Aprx Review of Parallel Triangle

Reviewed By Chelsea Perry

Official Apex Reviews Rating: 5 stars

Bestowed with the gift of “The Sight,” young Englishwoman Elizabeth is subsequently charged with completing a crucial task by the leaders of Earthzad, an advanced civilization in a dimension hidden from the people of Earth; however, she soon finds herself falling head over heels for Orion, her handsome taskmaster, which has the potential to complicate her mission...meanwhile, Orion is motivated solely by his overpowering affection for Jocasta, the beautiful, intelligent ruler of his home region on Earthzad; unbeknownst to Orion, even though Jacosta feels just as strongly for him, she harbors a deep secret that prevents her from returning his affections...caught up in a monumental struggle for the peace and stability of the galaxy, Elizabeth, Orion, and Jacosta ultimately find themselves trapped not only within the throes of battle – but also of unrequited passion...

Parallel Triangle is nothing if not imaginative. In gripping fashion, author Sandy Hyatt-James has crafted a winding tale of action, drama, and suspense, featuring vivid, unique characters and cleverly intersecting plotlines. More than just a tale of brooding romantic tension, Parallel Triangle invites readers to travel to the nether regions of their imagination, incorporating impressive elements of fantasy and Sci-Fi while simultaneously exploring the visceral depths of emotional turmoil. Equally riveting and eye-opening, Hyatt-James’ debut offering is the strong introduction of a promising new literary voice. A thoroughly entertaining read.

Sunday, October 24, 2010

Haitian Nightmare

So cholera has broken out in Haiti. Why, because ten months after the deadly earthquake, people are still living in squalid refugee camps in the Arbonite Valley, forced to drink, wash and irrigate crops from one river.
I'm not going to run on about rich countries turning a blind eye to this, knowing full well that Cholera, a water-based bacterial infection, is a swift, vicious killer. I'm not even going to write that corruption being at the core of the country's leadership is why Haitians, even before the earthquake, lived like rats. However, I am going to write that, as a race of people, we have markedly poor judgement, when seeing fit to give a footballer a six figure salary per week, while people in a far off land are living in a makeshift hell. What are we thinking of: that we can do that when dehydrated children are rolling their eyes into the backs of their heads and dying from the pain of this horrible disease!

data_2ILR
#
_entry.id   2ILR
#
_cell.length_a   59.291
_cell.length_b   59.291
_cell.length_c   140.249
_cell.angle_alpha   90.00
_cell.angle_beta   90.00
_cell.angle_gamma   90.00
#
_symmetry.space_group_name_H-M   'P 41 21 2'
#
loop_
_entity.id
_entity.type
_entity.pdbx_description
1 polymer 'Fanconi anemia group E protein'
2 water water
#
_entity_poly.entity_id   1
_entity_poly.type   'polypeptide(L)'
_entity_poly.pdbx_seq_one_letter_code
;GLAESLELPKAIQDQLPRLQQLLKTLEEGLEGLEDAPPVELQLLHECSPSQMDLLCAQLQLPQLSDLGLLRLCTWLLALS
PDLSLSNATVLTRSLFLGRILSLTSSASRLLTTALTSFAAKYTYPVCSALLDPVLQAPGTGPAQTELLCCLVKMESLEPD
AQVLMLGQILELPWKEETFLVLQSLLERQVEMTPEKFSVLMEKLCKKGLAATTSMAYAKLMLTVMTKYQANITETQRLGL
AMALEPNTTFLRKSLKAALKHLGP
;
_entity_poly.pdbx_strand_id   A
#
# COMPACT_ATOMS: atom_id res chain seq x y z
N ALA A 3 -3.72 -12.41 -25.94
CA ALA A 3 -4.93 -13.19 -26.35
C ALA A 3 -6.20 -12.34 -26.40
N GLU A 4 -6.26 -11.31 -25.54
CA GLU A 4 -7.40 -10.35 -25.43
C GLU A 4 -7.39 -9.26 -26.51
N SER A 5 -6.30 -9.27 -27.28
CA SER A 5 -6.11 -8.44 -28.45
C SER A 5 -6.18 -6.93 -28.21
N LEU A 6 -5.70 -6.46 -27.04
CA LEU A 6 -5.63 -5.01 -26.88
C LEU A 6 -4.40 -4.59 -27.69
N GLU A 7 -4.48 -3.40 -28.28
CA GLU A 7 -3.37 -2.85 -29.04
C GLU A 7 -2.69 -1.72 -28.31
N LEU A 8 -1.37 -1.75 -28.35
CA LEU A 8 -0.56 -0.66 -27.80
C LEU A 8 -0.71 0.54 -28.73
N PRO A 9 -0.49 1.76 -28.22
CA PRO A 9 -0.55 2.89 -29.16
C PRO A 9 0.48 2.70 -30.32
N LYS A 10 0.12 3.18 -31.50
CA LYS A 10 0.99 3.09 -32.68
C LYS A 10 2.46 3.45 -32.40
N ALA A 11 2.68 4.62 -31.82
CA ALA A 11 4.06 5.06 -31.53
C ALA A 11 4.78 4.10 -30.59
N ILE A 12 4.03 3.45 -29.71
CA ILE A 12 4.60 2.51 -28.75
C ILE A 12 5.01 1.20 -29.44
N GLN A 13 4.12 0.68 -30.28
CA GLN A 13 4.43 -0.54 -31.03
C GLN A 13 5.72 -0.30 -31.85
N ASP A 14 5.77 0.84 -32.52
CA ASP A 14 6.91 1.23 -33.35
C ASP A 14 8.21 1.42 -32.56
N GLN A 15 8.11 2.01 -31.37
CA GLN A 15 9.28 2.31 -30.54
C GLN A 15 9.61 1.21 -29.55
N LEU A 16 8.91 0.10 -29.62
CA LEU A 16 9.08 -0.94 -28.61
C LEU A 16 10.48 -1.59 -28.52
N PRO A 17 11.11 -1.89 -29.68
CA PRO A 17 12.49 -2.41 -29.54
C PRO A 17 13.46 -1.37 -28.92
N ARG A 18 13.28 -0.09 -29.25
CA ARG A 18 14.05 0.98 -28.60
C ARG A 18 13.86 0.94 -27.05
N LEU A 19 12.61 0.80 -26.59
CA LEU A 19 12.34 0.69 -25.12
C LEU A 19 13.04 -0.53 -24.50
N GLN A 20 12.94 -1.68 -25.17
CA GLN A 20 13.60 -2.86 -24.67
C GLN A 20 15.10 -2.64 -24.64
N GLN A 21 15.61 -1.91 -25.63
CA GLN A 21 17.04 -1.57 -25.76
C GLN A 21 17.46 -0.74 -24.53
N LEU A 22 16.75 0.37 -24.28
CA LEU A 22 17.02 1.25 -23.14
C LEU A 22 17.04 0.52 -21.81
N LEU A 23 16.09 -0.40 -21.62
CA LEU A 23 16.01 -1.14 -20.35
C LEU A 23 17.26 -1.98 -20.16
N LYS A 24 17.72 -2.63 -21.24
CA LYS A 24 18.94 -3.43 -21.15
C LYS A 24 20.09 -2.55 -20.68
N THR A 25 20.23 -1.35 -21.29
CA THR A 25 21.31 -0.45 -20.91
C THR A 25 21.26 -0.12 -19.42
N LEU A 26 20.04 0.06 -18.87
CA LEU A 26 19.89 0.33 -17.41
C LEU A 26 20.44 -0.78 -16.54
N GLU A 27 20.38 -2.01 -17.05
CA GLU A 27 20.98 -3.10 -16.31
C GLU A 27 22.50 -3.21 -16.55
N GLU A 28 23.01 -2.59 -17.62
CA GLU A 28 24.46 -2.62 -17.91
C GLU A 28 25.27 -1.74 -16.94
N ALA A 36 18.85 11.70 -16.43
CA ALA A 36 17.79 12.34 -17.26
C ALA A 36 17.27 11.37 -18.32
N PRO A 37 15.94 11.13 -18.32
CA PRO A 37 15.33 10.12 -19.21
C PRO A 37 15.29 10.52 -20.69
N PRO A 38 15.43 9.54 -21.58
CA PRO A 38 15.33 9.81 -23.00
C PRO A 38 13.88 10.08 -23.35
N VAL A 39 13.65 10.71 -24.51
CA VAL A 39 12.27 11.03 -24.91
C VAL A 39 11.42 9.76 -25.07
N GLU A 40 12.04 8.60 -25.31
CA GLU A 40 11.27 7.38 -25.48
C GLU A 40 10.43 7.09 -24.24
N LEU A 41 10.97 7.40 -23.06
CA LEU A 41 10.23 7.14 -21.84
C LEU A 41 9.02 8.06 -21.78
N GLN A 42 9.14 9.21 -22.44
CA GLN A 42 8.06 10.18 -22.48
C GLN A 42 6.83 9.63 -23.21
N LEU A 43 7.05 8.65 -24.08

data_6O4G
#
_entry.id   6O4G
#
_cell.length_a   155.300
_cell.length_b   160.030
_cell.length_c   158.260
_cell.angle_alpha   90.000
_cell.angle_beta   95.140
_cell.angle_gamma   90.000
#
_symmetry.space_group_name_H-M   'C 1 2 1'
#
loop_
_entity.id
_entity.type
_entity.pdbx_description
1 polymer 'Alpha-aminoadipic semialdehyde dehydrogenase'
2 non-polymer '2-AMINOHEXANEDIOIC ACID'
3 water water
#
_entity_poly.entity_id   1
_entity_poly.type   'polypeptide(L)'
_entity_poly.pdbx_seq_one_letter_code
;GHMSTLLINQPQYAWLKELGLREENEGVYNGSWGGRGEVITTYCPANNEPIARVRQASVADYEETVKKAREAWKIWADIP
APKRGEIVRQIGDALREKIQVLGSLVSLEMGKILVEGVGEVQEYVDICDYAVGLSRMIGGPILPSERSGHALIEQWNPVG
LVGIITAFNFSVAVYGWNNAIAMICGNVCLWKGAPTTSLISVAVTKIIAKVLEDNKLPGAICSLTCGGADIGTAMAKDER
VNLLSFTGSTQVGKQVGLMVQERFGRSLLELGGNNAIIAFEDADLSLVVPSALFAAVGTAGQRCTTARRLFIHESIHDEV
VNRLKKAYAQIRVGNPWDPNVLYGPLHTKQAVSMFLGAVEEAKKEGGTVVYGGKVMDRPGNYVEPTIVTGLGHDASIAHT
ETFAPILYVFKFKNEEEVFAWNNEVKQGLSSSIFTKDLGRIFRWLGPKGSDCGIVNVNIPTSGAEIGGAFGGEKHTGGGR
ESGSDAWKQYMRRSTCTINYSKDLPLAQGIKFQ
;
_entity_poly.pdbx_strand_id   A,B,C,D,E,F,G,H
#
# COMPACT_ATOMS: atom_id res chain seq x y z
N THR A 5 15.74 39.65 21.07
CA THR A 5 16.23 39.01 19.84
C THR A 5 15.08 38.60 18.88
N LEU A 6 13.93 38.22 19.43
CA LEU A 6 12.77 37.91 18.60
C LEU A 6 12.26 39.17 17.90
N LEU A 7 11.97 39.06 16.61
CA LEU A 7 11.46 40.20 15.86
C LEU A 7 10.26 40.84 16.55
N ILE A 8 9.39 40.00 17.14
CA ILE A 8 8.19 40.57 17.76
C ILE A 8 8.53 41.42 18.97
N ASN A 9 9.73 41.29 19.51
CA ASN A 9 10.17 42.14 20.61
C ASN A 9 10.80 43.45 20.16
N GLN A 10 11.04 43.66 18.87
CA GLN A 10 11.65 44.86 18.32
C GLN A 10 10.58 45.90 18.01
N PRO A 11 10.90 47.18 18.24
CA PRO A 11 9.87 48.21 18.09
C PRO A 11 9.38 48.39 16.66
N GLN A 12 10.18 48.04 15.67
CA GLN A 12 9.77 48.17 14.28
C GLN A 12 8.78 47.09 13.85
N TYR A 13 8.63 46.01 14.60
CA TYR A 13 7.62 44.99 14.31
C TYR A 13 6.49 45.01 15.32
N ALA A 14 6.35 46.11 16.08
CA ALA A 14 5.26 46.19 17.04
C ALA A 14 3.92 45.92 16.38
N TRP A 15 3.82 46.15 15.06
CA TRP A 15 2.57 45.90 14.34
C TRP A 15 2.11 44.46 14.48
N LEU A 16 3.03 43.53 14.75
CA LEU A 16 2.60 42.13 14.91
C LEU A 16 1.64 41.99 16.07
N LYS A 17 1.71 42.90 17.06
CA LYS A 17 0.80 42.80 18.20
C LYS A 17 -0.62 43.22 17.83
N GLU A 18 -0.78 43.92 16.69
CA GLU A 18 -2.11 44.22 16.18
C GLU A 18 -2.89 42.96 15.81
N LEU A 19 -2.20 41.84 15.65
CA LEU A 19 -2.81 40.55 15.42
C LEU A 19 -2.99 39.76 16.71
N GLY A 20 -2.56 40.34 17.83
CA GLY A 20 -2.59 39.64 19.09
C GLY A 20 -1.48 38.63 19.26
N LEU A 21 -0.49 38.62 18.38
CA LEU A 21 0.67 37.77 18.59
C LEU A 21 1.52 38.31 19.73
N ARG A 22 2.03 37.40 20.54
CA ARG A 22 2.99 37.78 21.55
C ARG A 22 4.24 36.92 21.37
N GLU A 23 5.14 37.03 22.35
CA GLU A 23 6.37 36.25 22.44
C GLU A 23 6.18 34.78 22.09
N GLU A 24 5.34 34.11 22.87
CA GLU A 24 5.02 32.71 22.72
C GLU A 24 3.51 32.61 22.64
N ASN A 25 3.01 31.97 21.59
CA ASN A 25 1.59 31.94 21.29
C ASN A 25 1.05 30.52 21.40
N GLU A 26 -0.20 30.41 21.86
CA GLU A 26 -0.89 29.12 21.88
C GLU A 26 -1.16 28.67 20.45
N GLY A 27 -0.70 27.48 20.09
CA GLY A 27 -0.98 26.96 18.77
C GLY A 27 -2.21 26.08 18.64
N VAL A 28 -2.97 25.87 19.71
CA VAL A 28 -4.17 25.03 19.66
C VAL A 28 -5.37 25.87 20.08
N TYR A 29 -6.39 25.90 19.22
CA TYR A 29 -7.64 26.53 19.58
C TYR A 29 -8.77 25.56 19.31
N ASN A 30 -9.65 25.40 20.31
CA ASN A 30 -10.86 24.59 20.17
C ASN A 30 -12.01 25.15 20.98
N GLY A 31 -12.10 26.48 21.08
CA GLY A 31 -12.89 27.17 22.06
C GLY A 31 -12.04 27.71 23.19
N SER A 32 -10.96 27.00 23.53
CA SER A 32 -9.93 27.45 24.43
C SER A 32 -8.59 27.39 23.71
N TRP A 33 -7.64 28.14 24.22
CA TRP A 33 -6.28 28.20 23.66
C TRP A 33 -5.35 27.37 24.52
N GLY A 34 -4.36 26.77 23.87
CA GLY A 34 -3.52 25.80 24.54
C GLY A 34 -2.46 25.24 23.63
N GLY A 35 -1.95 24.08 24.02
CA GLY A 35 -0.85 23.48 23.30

Why, I wonder, does humanity value some so highly, while being ready to neglect those who need - only basic resources. Some might argue that we did our bit. Rich countries went into Haiti after the quake and threw a few million into helping put things right, that's true. However, if we put our honest hats on, we know this action was superficial - implemented only to satisfy others that we wanted to help. If not that, then I ask: why did we pack up and light out, knowing the most essential element necessary for human survival, clean water, was in jeopardy because of overcrowding.
Arguing that such action was an oversight on our part won't do either. Aid and health workers, must have warned that a cholera outbreak would happen. Indeed, anybody with a brain could predict that a few thousand people, clogged into one place with nowhere to place their waste, was as threatening as an activated incendiary device.
Now trucks are driving through the camps' miserable thoroughfares, intermittently throwing water at the crowd and watching them fight for it. Pitiful for the people it is, but it's lamentable to the power of ten for those who could have prevented this par-boiled damage limitation.
Ironically, in the same week, we gave a disgusting amount of money to one man, who just happens to be good at kicking a ball into a net.
Cholera in Haiti needn't have happened - we know that. We could have built more camps, and ensured that these had proper waste disposal facilities. Then refugees could have lived to a manageable level. As for the cost, to those countries who cared only about their money being poured into the place, I say that foresight and good planning costs very little.
As a member of the human race, I'm ashamed that this has happened, and I hope those in power take a look at themselves as well. Right now, they should, at the very least, be balking with embarrassment at their, continuously turned on, fountain of power and plenty, while imagining the unimaginable suffering elsewhere.
As always, I'd love to have the opinions of other people.

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Sandy Hyatt-James